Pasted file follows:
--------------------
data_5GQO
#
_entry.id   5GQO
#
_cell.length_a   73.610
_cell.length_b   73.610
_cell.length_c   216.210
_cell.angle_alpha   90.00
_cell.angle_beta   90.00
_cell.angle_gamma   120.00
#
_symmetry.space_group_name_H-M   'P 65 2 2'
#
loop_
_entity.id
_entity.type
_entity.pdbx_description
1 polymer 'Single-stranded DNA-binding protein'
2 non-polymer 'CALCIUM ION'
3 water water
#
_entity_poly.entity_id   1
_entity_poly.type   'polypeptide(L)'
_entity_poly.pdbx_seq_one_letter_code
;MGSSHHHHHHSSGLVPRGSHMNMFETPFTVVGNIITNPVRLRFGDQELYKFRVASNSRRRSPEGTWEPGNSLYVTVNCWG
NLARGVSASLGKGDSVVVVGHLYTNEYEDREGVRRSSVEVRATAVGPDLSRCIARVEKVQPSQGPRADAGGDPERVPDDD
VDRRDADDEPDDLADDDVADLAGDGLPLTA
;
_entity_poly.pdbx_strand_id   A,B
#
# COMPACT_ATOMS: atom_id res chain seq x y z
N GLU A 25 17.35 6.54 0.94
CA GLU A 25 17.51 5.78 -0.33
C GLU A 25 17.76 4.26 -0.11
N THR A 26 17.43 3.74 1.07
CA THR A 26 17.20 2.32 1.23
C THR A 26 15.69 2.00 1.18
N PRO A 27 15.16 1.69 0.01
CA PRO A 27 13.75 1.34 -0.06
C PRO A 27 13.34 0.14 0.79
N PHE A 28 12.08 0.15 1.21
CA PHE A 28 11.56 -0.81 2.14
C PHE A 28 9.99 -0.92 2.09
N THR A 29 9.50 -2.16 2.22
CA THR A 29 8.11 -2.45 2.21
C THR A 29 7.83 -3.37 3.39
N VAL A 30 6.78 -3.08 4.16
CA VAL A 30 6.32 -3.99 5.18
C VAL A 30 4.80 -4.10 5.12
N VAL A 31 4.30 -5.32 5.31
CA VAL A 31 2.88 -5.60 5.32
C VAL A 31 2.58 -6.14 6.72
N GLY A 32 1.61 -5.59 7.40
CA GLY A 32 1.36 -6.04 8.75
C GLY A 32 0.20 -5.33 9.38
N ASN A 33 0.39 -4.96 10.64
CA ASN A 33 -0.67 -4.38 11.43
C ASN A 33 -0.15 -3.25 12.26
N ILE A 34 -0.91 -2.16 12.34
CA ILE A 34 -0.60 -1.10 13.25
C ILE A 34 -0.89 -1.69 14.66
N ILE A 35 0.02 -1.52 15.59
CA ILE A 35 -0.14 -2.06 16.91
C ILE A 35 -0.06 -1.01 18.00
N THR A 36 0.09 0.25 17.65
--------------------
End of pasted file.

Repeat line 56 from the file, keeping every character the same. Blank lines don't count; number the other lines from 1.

N ASN A 33 0.39 -4.96 10.64